Guianan Créole

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Guianan Creole
guyanais, patois
Native to Guiana
Native speakers
150,000 - 200,000 (2016)
French Creole
  • Guianan Creole
Language codes
ISO 639-3 gcr
Glottolog guia1246[1]
Linguasphere

51-AAC-cd (varieties:

51-AAC-cda to -cdd)
This article contains IPA phonetic symbols. Without proper rendering support, you may see question marks, boxes, or other symbols instead of Unicode characters. For an introductory guide on IPA symbols, see Help:IPA.
French Guiana, where French Guianan Creole originates.

French Guianan Creole or Guianan Creole is a French-based creole language spoken in French Guiana, and to a lesser degree, in Suriname and Guyana. It resembles Antillean Creole, but there are some lexical and grammatical differences between them. Antilleans can generally understand French Guianan Creole, though the notable differences between the French creole of French Guiana and those of the rest of the Atlantic may cause some instances of confusion. The differences consist of more French and Brazilian Portuguese influences (due to the proximity of Brazil and Portuguese presence in the country for several years.) There are also words of Amerindian and African origin. There are Guianan communities in Suriname and Guyana who continue to speak Guianan Creole.

It should not be confused with the Guyanese Creole language, based on English, spoken in nearby Guyana.

History[edit]

Guianan Creole was a language spoken between slaves and settlers. But the conditions of Guianan Creole's constitution were quite different from the Creole of the West Indies, on the one hand because of the conflicts between French, English, Dutch, Portuguese and Spanish, and French dialects such as the Caen Have greatly influenced Guianan Creole, which has made it significantly different from the Creoles of Martinique, Haiti, St. Lucia and Guadeloupe.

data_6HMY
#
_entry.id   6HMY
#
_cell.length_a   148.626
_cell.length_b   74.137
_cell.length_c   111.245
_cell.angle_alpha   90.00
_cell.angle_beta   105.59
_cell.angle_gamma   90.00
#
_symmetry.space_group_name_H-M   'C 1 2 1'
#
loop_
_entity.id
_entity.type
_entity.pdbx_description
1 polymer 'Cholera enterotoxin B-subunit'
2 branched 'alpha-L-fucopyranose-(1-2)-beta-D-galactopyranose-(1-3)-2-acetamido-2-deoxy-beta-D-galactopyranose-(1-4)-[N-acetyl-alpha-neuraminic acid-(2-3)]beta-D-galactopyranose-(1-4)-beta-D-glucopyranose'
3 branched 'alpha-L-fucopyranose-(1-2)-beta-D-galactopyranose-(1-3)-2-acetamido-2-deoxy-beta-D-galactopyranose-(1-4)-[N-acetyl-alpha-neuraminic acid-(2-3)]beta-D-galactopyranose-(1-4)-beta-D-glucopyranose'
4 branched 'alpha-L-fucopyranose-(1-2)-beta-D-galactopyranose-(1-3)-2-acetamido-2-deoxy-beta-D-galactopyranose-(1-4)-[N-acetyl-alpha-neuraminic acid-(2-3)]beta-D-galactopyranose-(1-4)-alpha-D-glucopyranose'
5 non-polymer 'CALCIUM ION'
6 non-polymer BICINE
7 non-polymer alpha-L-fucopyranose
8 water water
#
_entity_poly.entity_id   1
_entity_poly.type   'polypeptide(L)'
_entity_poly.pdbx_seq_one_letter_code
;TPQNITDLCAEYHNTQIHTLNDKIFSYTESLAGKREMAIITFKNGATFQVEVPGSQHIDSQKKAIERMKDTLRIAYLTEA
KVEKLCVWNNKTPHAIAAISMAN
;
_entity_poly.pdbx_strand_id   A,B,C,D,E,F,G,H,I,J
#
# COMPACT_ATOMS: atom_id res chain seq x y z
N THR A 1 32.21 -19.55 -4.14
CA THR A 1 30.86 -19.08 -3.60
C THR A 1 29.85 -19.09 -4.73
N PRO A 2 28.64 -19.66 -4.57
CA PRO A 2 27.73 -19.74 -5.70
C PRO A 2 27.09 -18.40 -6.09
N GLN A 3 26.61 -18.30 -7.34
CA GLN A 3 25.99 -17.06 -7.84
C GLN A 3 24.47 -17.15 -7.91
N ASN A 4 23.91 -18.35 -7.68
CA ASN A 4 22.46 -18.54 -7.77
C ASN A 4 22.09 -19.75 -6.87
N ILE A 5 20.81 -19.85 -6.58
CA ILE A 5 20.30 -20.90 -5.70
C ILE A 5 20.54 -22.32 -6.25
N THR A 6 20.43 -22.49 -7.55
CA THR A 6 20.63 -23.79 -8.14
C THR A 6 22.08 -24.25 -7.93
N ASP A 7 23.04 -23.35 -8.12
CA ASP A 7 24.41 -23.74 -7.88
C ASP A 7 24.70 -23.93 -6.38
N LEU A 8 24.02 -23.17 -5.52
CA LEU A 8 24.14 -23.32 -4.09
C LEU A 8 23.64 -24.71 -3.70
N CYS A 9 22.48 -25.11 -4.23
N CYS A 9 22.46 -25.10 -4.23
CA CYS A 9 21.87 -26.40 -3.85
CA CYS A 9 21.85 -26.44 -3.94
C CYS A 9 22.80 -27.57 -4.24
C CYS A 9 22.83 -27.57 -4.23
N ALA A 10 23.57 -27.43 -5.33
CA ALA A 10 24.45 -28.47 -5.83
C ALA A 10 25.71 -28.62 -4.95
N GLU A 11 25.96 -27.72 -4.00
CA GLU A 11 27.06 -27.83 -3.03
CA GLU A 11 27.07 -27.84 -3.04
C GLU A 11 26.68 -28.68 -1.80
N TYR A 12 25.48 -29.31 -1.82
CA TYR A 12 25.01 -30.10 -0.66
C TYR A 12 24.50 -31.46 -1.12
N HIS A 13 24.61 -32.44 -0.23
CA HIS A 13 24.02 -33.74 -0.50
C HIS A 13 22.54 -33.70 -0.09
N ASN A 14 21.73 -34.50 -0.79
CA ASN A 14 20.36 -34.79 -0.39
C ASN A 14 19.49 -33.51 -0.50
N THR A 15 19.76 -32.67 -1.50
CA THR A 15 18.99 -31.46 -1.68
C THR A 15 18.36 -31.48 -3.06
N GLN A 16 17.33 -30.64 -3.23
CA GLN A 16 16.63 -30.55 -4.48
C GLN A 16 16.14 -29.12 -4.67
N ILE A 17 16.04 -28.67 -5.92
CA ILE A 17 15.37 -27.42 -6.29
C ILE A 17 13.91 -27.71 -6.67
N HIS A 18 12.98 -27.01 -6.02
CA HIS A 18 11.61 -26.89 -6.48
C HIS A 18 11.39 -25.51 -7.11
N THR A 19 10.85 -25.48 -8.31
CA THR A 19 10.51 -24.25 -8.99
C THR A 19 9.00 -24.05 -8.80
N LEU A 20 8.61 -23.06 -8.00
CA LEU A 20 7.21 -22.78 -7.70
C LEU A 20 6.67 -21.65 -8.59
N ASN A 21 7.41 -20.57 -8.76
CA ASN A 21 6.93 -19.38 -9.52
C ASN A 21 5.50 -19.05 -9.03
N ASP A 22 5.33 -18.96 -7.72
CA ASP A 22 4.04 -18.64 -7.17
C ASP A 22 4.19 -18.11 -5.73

There are, therefore, in Guianan Creole a few words in common with the Creoles of the West Indies, however, a number of words differentiate them significantly.

In addition, the Guianan pronounce the letter 'r' . Whereas in the West Indies the pronunciation of 'r' 'tends rather to approximate the semi-vowel ' w '.

Vocabulary Pronunciation in French In Guianan Creole Pronunciation in English
Riz Ri Douri Rice
Dormir Dormir Dronmi Sleep

Personal pronouns are placed before the name:

In French Ma maison Leurs enfants Sa femme
In Guianan Creole Mo kaz Yo timoun So fanm/So madanm
In English My house Their children His wife

Orthography and phonology[edit]

Guianan Creole is largely written using the French alphabet, with only a few exceptions. 'Q' and 'X' are replaced by 'k' and 'z' respectively. 'C' is not used apart from in the diagraph, ch, where it stands for [ʃ] (the word for horse is chouval, similar to French's cheval.) Otherwise, it is replaced by 'k' when it stands for [k] (Standard French's comment (why) is written kouman) and 's', when it stands for [s]. Silent 'h' is never written, unlike in Standard French, where it remains for etymological purposes.

Examples[edit]

Guianan Creole (IPA) Metropolitan French English
Bonswè /bonswɛ/ Bonsoir Good evening
Souplé /suː plɛ/ S'il vous plaît Please
Mèsi /mɛsi/ Merci Thank you
Mo /mɔ/ Moi, me, je Me, I
To /tɔ/ Toi, te, tu You
Li /li/ Lui, le, la Him, her
Roun /ruːn/ Un, une One
Eskizé mo /esˈkizɛ mɔ/ Excusez-moi Excuse me, pardon me
Lapli ka tonbé /laˈpliː ka tombɛ/ Il pleut It's raining
Jod-la a roun bèl jou /ʒodˈla a ruːn bel ʒu/ Aujourd'hui, il fait beau Today is a beautiful day
A kouman to fika? /a kumã to fika/ (Comment) ça va? How are you?
Ann a mo manman /an a mɔ ˈmãmã/ Anne est ma mère Anne is my mother
Andy a to frè /andi a tɔ frɛ/ Andy est ton frère Andy is your brother
I ka alé laplaj /i ka:lɛ laˈplaʒ/ Il va à la plage He's going to the beach
Mo pa mélé /mɔ pa mɛlɛ/ Je m'en moque I don't care

References[edit]

  1. ^ Hammarström, Harald; Forkel, Robert; Haspelmath, Martin; Bank, Sebastian, eds. (2016). "Guianan Creole French". Glottolog 2.7. Jena: Max Planck Institute for the Science of Human History.